Jump to ContentJump to Main Navigation
Nietzsche's EarthGreat Events, Great Politics$
Users without a subscription are not able to see the full content.

Gary Shapiro

Print publication date: 2016

Print ISBN-13: 9780226394459

Published to Chicago Scholarship Online: May 2017

DOI: 10.7208/chicago/9780226394596.001.0001

Show Summary Details
Page of

PRINTED FROM CHICAGO SCHOLARSHIP ONLINE (www.chicago.universitypressscholarship.com). (c) Copyright University of Chicago Press, 2021. All Rights Reserved. An individual user may print out a PDF of a single chapter of a monograph in CHSO for personal use.date: 22 June 2021

Unmodern Thinking: Globalization, the End of History, Great Events

Unmodern Thinking: Globalization, the End of History, Great Events

(p.23) Chapter 2 Unmodern Thinking: Globalization, the End of History, Great Events
Nietzsche's Earth

Gary Shapiro

University of Chicago Press

This chapter focuses on Nietzsche’s Unmodern Observations, reading these four essays as polemics against late and quasi-Hegelians (especially D.F. Strauss and E. von Hartmann) who posit some version of an “end of history” thesis. Nietzsche’s critique is relevant to more recent discussions by thinkers like Alexander Kojève and Francis Fukuyama, which attempt to update the Hegelian argument. Strauss’s smug triumphalism at the consolidation of Bismarck’s Reich is the optimistic side of the position. Hartmann takes the pessimistic, Schopenhauerian view that the “world-process” eventuates both in something like “globalization” and a final realization of the impossibility of human happiness. Nietzsche attempts to save Schopenhauer from such appropriations, praising his alternative to the time’s journalistic philosophers (or “public intellectuals”) who desperately seek to be contemporary. In contrast to the Hegelians and journalistic thinkers, Wagner is celebrated as ushering in a new “great event” of global significance. The chapter concludes by suggesting that Nietzsche’s apotheosis of Wagner was more Hegelian than he realized at the time. While this impasse interrupted the Unmodern series, it set the stage for Nietzsche to develop the concept earth in opposition to world and to rethink the idea of “great events” in that context.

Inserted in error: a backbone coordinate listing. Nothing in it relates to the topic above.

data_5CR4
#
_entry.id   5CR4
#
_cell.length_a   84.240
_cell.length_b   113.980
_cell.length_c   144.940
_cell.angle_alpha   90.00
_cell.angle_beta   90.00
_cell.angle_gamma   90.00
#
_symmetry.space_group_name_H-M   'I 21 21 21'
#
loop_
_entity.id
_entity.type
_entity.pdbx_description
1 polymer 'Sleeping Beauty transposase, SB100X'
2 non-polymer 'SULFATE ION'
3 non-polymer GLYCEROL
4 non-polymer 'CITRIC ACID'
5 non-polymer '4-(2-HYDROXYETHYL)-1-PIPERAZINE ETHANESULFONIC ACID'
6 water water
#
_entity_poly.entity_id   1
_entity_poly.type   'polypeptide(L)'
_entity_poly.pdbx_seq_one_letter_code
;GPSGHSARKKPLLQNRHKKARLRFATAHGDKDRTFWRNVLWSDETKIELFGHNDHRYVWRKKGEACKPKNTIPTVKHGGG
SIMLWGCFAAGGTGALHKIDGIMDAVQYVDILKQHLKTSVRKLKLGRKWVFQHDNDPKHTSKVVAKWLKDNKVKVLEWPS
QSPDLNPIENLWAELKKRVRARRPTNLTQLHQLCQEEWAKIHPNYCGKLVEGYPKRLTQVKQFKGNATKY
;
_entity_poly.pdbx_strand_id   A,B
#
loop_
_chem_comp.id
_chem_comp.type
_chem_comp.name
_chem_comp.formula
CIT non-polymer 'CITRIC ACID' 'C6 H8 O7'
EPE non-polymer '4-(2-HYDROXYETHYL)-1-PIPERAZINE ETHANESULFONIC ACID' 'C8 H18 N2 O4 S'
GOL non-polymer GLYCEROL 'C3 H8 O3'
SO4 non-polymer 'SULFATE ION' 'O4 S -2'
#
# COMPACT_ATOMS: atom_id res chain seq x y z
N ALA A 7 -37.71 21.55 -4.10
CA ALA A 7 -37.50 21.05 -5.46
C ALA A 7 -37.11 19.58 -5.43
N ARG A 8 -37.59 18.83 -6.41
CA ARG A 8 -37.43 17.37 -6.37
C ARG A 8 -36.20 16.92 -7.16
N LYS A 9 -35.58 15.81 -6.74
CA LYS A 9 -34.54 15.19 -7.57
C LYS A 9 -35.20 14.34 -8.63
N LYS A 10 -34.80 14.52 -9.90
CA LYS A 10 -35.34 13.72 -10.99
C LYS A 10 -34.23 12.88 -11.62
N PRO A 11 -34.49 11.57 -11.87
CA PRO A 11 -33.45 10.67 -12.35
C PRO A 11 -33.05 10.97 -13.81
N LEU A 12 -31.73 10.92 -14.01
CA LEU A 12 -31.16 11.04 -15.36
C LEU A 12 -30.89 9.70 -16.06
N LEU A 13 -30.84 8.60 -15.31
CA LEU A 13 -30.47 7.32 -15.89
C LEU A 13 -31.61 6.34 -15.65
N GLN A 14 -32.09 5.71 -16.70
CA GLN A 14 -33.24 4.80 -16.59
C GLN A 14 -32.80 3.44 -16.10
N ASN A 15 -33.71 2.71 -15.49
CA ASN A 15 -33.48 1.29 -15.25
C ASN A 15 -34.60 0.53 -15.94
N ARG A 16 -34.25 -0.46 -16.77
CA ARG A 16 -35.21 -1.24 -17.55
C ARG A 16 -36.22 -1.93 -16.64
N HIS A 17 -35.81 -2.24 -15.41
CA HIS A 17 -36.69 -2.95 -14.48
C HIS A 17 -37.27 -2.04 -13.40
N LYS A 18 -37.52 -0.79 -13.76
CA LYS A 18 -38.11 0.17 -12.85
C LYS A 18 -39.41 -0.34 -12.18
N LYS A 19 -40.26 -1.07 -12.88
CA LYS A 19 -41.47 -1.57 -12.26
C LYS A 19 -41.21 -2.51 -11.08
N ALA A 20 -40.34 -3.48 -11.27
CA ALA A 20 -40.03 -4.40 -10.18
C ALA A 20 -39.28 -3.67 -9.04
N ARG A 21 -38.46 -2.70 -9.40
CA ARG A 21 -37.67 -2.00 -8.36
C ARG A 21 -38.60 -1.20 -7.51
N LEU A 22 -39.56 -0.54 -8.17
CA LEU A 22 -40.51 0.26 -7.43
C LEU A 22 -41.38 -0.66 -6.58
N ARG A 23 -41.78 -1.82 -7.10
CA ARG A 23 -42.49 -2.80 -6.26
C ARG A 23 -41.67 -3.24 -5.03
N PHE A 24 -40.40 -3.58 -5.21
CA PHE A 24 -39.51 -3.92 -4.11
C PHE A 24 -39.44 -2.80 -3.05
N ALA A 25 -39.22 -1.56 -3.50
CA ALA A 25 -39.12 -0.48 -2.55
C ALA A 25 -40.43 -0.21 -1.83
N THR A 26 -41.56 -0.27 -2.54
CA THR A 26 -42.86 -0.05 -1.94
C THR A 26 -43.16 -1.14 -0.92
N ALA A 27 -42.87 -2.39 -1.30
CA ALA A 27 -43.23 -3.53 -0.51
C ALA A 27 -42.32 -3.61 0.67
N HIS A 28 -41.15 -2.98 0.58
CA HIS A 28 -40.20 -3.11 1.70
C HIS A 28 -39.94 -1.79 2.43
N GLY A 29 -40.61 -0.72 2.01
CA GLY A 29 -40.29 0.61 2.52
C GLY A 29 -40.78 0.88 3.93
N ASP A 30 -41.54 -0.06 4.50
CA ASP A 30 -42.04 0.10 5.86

Keywords:   Friedrich Wilhelm Nietzsche, modernity, Georg W. F. Hegel, Richard Wagner, end of history, world history, globalization

Chicago Scholarship Online requires a subscription or purchase to access the full text of books within the service. Public users can however freely search the site and view the abstracts and keywords for each book and chapter.

Please, subscribe or login to access full text content.

If you think you should have access to this title, please contact your librarian.

To troubleshoot, please check our FAQs, and if you can't find the answer there, please contact us.